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Get support and guidance from change makers who are organizing and implementing real improvements to our educational system.

Elena AguilarDecember 11, 2012

I gestured to the stack of books next to my bed and said to my nine-year-old son, "Those are the books I'm going to read this winter break!"

"All of them!?" he exclaimed. "I don't think you can read all of those."

He might be right. I've gathered nine books, over 3500 pages of text, that I'm hoping to devour starting this weekend when my break begins. After a year and a half of almost exclusively reading education-related books, I'm craving stories and beautifully crafted sentences . . . and plot and character and action and historical fiction and science fiction . . . and that almost trace-like state that we enter when we're consumed by a novel.

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Jay McTigheDecember 7, 2012

Editor's note: This is the fifth post in a five-part series which takes a look at five big ideas for implementation of the Common Core State Standards, authored by Jay McTighe and Grant Wiggins.

A prevalent misconception about standards in general is that they simply specify learning goals to be achieved. A more complete and accurate conception, in line with the colloquial meaning of the term, recognizes that standards also refer to the desired qualities of student work and the degree of rigor that must be assessed and achieved.

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Jay McTigheDecember 6, 2012

Editor's note: This is the fourth post in a five-part series which takes a look at five big ideas for implementation of the Common Core State Standards, authored by Jay McTighe and Grant Wiggins

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Jay McTigheDecember 5, 2012

Editor's note: This is the third post in a five-part series which takes a look at five big ideas for implementation of the Common Core State Standards, authored by Jay McTighe and Grant Wiggins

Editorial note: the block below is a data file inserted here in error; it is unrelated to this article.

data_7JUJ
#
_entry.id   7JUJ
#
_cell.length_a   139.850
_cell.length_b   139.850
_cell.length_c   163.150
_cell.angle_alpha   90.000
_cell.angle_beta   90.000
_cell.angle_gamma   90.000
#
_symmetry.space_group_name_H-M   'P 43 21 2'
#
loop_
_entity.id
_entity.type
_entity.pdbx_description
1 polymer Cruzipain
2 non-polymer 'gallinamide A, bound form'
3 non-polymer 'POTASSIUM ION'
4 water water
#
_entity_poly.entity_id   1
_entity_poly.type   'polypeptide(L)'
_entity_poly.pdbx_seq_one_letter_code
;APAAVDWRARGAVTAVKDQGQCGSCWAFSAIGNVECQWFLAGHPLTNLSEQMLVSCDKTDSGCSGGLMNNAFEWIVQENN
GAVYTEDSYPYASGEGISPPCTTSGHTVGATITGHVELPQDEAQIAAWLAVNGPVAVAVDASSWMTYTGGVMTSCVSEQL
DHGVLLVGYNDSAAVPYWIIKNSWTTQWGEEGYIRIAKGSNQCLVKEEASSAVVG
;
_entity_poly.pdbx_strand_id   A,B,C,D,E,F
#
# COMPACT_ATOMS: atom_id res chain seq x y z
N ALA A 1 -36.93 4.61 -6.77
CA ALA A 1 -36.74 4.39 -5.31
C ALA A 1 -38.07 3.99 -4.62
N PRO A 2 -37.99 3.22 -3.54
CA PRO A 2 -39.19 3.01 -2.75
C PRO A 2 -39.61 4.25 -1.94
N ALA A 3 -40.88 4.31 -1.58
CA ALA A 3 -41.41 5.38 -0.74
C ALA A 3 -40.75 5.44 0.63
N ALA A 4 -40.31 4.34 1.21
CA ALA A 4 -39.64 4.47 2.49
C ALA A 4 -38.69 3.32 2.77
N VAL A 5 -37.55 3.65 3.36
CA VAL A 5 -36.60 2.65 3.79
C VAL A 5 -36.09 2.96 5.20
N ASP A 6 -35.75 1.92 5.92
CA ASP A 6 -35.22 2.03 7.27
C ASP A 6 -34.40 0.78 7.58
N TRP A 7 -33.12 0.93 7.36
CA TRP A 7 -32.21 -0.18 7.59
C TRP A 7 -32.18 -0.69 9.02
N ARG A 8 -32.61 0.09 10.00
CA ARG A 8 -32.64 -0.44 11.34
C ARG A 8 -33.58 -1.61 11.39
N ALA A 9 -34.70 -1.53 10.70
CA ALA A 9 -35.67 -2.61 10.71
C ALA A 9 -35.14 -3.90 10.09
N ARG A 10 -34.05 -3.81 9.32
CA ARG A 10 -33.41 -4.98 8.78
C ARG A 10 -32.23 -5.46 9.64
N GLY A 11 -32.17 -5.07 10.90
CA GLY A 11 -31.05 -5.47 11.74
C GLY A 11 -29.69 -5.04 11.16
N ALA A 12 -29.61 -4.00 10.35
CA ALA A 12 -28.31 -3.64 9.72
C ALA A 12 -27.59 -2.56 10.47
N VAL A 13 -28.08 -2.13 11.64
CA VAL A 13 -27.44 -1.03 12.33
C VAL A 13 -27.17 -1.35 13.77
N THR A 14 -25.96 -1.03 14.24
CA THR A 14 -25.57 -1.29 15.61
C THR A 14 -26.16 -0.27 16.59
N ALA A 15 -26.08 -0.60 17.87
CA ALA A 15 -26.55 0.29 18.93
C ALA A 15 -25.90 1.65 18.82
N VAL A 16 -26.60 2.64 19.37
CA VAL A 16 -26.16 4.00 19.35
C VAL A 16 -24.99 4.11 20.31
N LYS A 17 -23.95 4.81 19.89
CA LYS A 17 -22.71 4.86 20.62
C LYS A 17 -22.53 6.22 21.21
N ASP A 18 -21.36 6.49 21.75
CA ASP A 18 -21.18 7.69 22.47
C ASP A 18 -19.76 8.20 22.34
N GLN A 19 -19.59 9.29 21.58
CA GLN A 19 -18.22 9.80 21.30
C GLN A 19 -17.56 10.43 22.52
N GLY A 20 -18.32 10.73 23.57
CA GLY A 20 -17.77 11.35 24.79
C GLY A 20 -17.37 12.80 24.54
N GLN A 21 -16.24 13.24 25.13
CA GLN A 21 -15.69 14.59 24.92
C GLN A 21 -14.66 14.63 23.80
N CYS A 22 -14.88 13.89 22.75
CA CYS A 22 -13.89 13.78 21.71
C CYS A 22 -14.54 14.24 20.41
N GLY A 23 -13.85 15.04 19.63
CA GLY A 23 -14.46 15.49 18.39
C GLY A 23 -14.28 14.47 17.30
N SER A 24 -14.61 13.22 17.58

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Jay McTigheDecember 4, 2012

Editor's note: This is the second post in a five-part series which takes a look at five big ideas for implementation of the Common Core State Standards, authored by Jay McTighe and Grant Wiggins

The Introduction to the Common Core State Standards (CCSS) for Mathematics makes a noteworthy point: “These Standards do not dictate curriculum or teaching methods.” (p 5). A similar point is offered by the ELA Standards:

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Jay McTigheDecember 4, 2012

Editor's note: This is the first post in a five-part series which takes a look at five big ideas for implementation of the Common Core State Standards, authored by Jay McTighe and Grant Wiggins

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Mary Beth HertzDecember 3, 2012

There are a lot of dangerous stereotypes out there. "Asian students are always better at math." "Boys are always better at sports." And perhaps the most dangerous of all: "The current generation are all digital natives."

It is easy to see the danger in the first two stereotypes. They tend to influence the way teachers, parents, peers and society in general classify, justify and treat whichever group is represented by the stereotype. I'm not sure enough people give enough thought to the third, equally dangerous, stereotype.

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Elena AguilarNovember 28, 2012

This fall I've been thinking a lot about what makes a good team in a school context. I'll share some of these thoughts, but I really want to hear your ideas on this subject.

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Terry HeickNovember 19, 2012

The long-term output of any school should be not just proficient students, but enabled learners. An "enabled" learner can grasp macro views, uncover micro details, ask questions, plan for new knowledge and transfer thinking across divergent circumstances. This doesn't happen by content "knowledge holding," or even by the fire of enthusiasm, but by setting a tone for learning that suggests possibility, and by creating a culture of can.

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José VilsonNovember 7, 2012

When I began my tenure as math coach for my middle school, I came into the position thinking I could bring something fresh to this idea of support. Four years in, I'm learning that every instructional coach forms a set of relationships and dynamics with colleagues in his or her respective department. Every teacher leader struggles between winning everyone over and positioning him- or herself as a true liaison for administrators and teachers.

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